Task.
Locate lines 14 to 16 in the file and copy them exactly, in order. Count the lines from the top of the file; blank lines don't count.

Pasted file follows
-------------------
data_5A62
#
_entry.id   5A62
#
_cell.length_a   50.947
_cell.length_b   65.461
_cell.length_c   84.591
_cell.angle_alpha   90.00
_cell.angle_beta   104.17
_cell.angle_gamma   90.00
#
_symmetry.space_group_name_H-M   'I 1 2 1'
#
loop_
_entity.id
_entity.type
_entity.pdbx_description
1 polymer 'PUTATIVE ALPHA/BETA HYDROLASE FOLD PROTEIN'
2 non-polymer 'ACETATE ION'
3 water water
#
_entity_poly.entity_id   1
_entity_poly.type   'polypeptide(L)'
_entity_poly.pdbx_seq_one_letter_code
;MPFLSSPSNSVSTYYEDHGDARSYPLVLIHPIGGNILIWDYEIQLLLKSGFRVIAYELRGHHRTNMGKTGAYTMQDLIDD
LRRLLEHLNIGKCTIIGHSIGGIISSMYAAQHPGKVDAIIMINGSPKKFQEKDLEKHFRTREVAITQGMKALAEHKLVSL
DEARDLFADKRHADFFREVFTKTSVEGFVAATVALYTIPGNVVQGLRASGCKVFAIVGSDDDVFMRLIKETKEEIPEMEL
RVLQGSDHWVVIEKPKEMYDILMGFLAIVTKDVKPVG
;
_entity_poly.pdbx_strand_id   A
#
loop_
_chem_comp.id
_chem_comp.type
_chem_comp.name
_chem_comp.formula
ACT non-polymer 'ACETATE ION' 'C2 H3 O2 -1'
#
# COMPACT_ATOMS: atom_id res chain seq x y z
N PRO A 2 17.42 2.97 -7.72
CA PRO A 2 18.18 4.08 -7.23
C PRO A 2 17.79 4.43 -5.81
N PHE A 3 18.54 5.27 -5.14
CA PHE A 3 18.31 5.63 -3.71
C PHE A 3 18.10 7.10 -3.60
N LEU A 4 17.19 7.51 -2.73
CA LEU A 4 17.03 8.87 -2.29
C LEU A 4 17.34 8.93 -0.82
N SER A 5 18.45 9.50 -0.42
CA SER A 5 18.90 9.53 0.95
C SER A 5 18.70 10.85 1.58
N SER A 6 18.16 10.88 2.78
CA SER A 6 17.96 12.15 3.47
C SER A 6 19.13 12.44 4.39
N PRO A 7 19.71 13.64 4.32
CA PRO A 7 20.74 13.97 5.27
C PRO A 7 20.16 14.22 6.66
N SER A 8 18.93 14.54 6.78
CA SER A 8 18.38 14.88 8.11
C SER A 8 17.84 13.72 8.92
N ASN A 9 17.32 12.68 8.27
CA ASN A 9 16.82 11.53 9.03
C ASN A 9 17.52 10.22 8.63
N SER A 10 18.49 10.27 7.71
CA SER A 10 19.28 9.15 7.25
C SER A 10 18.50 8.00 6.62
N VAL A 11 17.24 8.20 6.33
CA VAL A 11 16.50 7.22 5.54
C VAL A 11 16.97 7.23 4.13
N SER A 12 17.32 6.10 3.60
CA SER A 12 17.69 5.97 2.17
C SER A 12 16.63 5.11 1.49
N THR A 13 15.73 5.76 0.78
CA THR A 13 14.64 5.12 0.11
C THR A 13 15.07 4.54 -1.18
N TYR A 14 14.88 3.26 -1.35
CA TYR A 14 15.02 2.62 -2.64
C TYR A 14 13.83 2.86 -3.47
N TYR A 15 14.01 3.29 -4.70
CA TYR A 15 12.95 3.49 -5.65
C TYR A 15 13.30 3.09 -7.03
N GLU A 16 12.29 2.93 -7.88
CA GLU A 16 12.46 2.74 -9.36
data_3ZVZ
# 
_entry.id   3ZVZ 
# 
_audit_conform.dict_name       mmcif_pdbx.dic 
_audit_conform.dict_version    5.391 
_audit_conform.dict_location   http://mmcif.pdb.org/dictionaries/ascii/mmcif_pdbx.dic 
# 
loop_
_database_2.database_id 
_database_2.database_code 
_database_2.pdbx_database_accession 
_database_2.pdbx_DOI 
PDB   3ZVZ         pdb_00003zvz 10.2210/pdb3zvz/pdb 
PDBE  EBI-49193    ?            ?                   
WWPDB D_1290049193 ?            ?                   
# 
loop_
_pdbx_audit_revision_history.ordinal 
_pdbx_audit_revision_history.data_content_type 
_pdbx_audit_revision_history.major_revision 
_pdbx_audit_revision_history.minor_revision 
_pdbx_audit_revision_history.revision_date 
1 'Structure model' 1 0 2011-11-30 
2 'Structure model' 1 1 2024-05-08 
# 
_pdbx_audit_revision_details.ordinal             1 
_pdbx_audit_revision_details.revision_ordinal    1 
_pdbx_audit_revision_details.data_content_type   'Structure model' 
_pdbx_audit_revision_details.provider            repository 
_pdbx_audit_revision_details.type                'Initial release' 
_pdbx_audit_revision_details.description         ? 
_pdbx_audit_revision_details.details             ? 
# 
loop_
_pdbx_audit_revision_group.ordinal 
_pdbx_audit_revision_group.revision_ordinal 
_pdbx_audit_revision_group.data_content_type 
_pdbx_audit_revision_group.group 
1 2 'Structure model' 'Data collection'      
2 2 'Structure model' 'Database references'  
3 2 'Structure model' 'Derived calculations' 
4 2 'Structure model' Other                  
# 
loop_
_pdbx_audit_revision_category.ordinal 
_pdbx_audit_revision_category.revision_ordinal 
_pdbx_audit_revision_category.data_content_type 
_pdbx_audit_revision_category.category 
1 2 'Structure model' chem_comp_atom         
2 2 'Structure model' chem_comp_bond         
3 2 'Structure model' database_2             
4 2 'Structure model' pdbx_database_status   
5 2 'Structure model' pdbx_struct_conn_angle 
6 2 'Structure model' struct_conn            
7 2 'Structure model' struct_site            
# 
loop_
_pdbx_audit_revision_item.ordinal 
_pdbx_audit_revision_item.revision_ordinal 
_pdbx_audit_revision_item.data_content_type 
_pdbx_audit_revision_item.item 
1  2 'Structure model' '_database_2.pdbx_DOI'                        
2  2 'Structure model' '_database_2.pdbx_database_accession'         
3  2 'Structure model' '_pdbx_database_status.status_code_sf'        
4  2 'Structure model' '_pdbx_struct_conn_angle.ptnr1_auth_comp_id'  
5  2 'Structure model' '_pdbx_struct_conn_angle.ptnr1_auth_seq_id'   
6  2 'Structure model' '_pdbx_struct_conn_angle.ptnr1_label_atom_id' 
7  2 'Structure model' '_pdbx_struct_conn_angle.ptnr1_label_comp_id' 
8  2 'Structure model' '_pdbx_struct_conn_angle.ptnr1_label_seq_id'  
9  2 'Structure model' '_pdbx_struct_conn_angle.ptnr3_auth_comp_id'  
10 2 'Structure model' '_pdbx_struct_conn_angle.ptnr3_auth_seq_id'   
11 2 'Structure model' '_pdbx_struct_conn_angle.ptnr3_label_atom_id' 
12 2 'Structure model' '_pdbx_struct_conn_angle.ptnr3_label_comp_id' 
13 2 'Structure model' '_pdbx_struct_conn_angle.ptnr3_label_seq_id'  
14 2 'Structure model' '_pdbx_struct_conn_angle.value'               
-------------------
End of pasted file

loop_
_entity.id
_entity.type